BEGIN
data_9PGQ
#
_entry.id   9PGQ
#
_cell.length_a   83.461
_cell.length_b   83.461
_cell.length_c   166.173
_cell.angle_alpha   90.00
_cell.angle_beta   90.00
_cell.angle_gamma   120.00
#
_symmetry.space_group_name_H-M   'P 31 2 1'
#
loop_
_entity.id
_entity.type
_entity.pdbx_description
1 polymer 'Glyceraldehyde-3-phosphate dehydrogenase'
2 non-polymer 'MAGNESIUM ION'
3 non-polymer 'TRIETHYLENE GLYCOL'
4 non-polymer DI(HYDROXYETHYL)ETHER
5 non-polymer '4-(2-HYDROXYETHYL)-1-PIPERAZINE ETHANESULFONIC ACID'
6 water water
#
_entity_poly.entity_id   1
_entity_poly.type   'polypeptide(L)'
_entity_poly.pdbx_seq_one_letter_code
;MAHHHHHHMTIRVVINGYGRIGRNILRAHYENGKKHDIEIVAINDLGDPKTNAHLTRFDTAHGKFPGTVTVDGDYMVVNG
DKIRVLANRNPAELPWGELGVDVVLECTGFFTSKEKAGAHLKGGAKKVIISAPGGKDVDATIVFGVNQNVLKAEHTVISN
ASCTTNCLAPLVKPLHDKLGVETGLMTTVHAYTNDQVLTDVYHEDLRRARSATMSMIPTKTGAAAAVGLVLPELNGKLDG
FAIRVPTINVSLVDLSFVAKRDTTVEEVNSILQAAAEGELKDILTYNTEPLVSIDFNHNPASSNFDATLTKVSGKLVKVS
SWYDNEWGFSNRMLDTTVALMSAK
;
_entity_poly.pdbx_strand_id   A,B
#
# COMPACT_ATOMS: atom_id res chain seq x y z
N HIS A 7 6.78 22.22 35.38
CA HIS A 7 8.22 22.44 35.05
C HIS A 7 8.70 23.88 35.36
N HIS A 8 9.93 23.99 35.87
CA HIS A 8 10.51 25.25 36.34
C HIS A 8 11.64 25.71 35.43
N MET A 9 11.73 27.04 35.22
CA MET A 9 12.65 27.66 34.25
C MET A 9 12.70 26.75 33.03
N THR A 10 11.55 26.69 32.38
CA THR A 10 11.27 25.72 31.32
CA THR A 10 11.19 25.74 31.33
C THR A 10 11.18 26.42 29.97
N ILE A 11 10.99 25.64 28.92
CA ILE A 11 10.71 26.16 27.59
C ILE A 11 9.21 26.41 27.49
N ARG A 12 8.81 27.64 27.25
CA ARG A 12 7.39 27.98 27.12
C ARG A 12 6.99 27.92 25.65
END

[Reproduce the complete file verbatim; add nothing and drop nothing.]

data_9PGQ
#
_entry.id   9PGQ
#
_cell.length_a   83.461
_cell.length_b   83.461
_cell.length_c   166.173
_cell.angle_alpha   90.00
_cell.angle_beta   90.00
_cell.angle_gamma   120.00
#
_symmetry.space_group_name_H-M   'P 31 2 1'
#
loop_
_entity.id
_entity.type
_entity.pdbx_description
1 polymer 'Glyceraldehyde-3-phosphate dehydrogenase'
2 non-polymer 'MAGNESIUM ION'
3 non-polymer 'TRIETHYLENE GLYCOL'
4 non-polymer DI(HYDROXYETHYL)ETHER
5 non-polymer '4-(2-HYDROXYETHYL)-1-PIPERAZINE ETHANESULFONIC ACID'
6 water water
#
_entity_poly.entity_id   1
_entity_poly.type   'polypeptide(L)'
_entity_poly.pdbx_seq_one_letter_code
;MAHHHHHHMTIRVVINGYGRIGRNILRAHYENGKKHDIEIVAINDLGDPKTNAHLTRFDTAHGKFPGTVTVDGDYMVVNG
DKIRVLANRNPAELPWGELGVDVVLECTGFFTSKEKAGAHLKGGAKKVIISAPGGKDVDATIVFGVNQNVLKAEHTVISN
ASCTTNCLAPLVKPLHDKLGVETGLMTTVHAYTNDQVLTDVYHEDLRRARSATMSMIPTKTGAAAAVGLVLPELNGKLDG
FAIRVPTINVSLVDLSFVAKRDTTVEEVNSILQAAAEGELKDILTYNTEPLVSIDFNHNPASSNFDATLTKVSGKLVKVS
SWYDNEWGFSNRMLDTTVALMSAK
;
_entity_poly.pdbx_strand_id   A,B
#
# COMPACT_ATOMS: atom_id res chain seq x y z
N HIS A 7 6.78 22.22 35.38
CA HIS A 7 8.22 22.44 35.05
C HIS A 7 8.70 23.88 35.36
N HIS A 8 9.93 23.99 35.87
CA HIS A 8 10.51 25.25 36.34
C HIS A 8 11.64 25.71 35.43
N MET A 9 11.73 27.04 35.22
CA MET A 9 12.65 27.66 34.25
C MET A 9 12.70 26.75 33.03
N THR A 10 11.55 26.69 32.38
CA THR A 10 11.27 25.72 31.32
CA THR A 10 11.19 25.74 31.33
C THR A 10 11.18 26.42 29.97
N ILE A 11 10.99 25.64 28.92
CA ILE A 11 10.71 26.16 27.59
C ILE A 11 9.21 26.41 27.49
N ARG A 12 8.81 27.64 27.25
CA ARG A 12 7.39 27.98 27.12
C ARG A 12 6.99 27.92 25.65